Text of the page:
Everybody leads with Slobodan Milosevic's unilateral declaration of a cease-fire and NATO's decision to reject it and press on instead with its widening air war. The papers' consensus is that the Serbian offer was evidence that the Serbs are beginning to feel the pain of two weeks of explosions and that they feel they've almost completely accomplished their goals of ridding themselves of Kosovar Albanians and their military arm. The Wall Street Journal adds that U.S. and British officials expressed relief at the content of the offer--which they had been bracing for--because it fell so far short of NATO demands for a total withdrawal of Serbian military forces and an internationally monitored repatriation of Kosovo's Albanians that it didn't sow NATO dissension by tempting some members of the alliance to support it. The Washington Post lead makes a similar point.
The papers report that some 20,000 NATO troops are helping with relief efforts in the teeming refugee camps in Albania and Macedonia. It is reported that many of the refugees taken to Turkey and Norway in the first evacuation flights did not want to go. USA Today's front features a shot of Kosovar Albanians boarding a plane from Macedonia to Turkey, apparently against their will, as they use their arms to make what the picture caption explains is the "symbol of loss of freedom." The Los Angeles Times sees an indication that the NATO campaign will be a long one in the administration's revelation that it will take 45 days to transport the 20,000 Kosovar refugees it has agreed to temporarily house at Guantanamo Bay, Cuba.
The Journal says Navy fighter-bombers from the carrier just brought in to the theater stand ready to participate for the first time. The New York Times says they've already done so. Everybody says that the continued clear weather has made for lots of successful bombing sorties against military and industrial targets, but also notes that the Pentagon concedes the Serbs' tactics of hiding their tanks and armored personnel carriers near civilian buildings is making it hard for pilots to hit them.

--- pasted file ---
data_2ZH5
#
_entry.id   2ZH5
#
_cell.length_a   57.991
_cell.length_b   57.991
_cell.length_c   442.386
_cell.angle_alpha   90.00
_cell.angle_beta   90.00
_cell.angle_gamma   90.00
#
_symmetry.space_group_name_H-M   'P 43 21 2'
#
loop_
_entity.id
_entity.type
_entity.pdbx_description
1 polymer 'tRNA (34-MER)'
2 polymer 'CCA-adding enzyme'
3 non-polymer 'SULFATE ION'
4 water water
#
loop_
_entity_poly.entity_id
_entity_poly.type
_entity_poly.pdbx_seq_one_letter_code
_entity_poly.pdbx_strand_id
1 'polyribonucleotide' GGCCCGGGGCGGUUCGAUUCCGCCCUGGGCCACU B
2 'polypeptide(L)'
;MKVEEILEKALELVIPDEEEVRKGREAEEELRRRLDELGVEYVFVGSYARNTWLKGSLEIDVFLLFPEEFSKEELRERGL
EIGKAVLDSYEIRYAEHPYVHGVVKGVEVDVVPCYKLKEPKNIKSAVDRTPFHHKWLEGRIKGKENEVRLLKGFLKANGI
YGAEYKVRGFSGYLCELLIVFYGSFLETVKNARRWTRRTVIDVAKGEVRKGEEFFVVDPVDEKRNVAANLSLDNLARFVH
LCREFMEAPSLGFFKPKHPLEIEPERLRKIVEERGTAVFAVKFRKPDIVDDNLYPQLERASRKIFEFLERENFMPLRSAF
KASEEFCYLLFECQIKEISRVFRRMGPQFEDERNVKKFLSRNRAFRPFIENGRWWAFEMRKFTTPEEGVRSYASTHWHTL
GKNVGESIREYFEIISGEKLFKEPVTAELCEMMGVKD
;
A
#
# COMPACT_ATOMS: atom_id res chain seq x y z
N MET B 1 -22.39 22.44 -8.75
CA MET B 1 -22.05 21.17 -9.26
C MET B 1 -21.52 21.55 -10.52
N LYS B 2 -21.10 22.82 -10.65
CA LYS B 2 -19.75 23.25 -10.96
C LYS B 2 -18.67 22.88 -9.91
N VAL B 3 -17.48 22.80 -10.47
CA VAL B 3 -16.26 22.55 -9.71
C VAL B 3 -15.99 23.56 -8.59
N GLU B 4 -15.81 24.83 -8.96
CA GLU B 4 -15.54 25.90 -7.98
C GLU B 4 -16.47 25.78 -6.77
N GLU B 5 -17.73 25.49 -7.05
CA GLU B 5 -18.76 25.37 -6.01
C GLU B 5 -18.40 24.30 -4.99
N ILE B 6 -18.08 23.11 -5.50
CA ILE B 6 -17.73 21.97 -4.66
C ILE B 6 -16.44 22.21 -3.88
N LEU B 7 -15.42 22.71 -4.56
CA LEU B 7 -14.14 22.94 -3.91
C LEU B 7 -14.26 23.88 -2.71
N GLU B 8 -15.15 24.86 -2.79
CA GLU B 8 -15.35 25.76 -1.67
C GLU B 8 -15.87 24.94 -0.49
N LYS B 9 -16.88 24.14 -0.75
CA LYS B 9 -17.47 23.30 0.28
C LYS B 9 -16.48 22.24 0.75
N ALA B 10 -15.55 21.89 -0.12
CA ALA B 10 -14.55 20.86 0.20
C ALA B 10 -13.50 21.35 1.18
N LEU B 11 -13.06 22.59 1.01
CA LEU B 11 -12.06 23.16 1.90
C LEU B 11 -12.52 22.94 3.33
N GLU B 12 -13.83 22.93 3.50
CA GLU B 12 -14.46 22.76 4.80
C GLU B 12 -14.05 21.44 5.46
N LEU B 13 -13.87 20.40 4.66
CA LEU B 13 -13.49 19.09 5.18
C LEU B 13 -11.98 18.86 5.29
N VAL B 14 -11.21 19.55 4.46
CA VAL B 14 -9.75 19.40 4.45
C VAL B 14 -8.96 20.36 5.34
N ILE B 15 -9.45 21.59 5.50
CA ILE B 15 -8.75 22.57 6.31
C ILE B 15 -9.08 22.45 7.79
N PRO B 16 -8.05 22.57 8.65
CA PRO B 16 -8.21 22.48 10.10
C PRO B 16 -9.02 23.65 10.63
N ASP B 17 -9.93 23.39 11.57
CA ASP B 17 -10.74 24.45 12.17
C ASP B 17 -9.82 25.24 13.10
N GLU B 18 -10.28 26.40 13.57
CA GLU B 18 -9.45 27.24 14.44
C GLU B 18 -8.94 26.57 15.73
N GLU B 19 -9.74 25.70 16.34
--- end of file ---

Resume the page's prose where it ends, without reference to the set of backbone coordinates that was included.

The papers also report that NATO officials have apologized for an off-course laser-guided bomb that hit an apartment building in a mining town 100 miles from Belgrade. The Yugoslavs say twelve people were killed. NATO says four.
A WP front-pager traces the U.S. position on the ability of air power alone to resolve the Kosovo crisis to Madeleine Albright's belief that Slobodan Milosevic would probably back down after a few visible targets were hit. She held to this position, says the Post, despite hesitance expressed by senior Pentagonists and the CIA director.
The NYT reports that last night's bombing runs included a series of hits in the capital of Montenegro, the smaller Yugoslav republic. Given that the democratically elected president of Montenegro has criticized Milosevic for pursuing a catastrophic policy, the reader could have used a little explanation from the Times about the relationship between the two republics and regarding whether Serb forces are indeed operating within Montenegro.
The WSJ's new poll shows that now 64 percent of Americans approve of the air campaign, with 27 percent opposed.
The WP runs an editorial, "Where are the Apaches?" which decries NATO's "strangely lackadaisical handling" of the NATO commander's request for the helicopters and wonders how a military that is designed to fight two large wars simultaneously lacks the airlift to move tents for refugees and attack helicopters at the same time.
The LAT says that Jesse Jackson met in New York with Yugoslavia's ambassador to the U.N., seeking visas for himself and some other religious leaders in order to go to Yugoslavia to negotiate the release of those three Army POWs. "So long as these soldiers are there, they are war bait. They are our new Pvt. Ryans," Jackson is quoted as saying. The paper doesn't mention that, actually, Jackson has a bit of a track record in this area: In the early '80s, he successfully negotiated with Syria for the release of a downed U.S. Navy flight officer.
Maureen Dowd is the first in the national press to lift the veil on George W. Bush's rumored carefree youth, and the episode she lights on was first described over 30 years ago in ... the NYT. The original story was about physically branding new members of the Delta Kappa Epsilon fraternity at Yale, and it quotes the response of Bush, the chapter's former president, to charges about the practice: The resulting wound, he explained, "is only a cigarette burn."